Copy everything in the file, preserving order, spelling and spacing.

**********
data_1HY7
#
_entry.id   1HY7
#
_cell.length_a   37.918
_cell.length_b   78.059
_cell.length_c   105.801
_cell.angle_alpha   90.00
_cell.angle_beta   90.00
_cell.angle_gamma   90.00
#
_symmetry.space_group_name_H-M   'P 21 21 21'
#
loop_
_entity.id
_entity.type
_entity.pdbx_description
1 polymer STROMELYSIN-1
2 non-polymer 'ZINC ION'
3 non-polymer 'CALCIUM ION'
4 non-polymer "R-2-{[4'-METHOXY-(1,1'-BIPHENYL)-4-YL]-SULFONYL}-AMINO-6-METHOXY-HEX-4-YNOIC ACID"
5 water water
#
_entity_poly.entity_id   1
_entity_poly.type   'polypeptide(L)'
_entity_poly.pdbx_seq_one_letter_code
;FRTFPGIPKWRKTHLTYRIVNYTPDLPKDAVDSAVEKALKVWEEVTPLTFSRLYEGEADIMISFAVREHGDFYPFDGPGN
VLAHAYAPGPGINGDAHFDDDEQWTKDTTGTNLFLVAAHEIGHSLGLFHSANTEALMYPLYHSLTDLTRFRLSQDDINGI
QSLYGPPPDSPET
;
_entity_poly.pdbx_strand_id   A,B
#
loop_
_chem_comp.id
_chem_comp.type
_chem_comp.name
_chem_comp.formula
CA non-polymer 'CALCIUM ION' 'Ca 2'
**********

data_1HY7
#
_entry.id   1HY7
#
_cell.length_a   37.918
_cell.length_b   78.059
_cell.length_c   105.801
_cell.angle_alpha   90.00
_cell.angle_beta   90.00
_cell.angle_gamma   90.00
#
_symmetry.space_group_name_H-M   'P 21 21 21'
#
loop_
_entity.id
_entity.type
_entity.pdbx_description
1 polymer STROMELYSIN-1
2 non-polymer 'ZINC ION'
3 non-polymer 'CALCIUM ION'
4 non-polymer "R-2-{[4'-METHOXY-(1,1'-BIPHENYL)-4-YL]-SULFONYL}-AMINO-6-METHOXY-HEX-4-YNOIC ACID"
5 water water
#
_entity_poly.entity_id   1
_entity_poly.type   'polypeptide(L)'
_entity_poly.pdbx_seq_one_letter_code
;FRTFPGIPKWRKTHLTYRIVNYTPDLPKDAVDSAVEKALKVWEEVTPLTFSRLYEGEADIMISFAVREHGDFYPFDGPGN
VLAHAYAPGPGINGDAHFDDDEQWTKDTTGTNLFLVAAHEIGHSLGLFHSANTEALMYPLYHSLTDLTRFRLSQDDINGI
QSLYGPPPDSPET
;
_entity_poly.pdbx_strand_id   A,B
#
loop_
_chem_comp.id
_chem_comp.type
_chem_comp.name
_chem_comp.formula
CA non-polymer 'CALCIUM ION' 'Ca 2'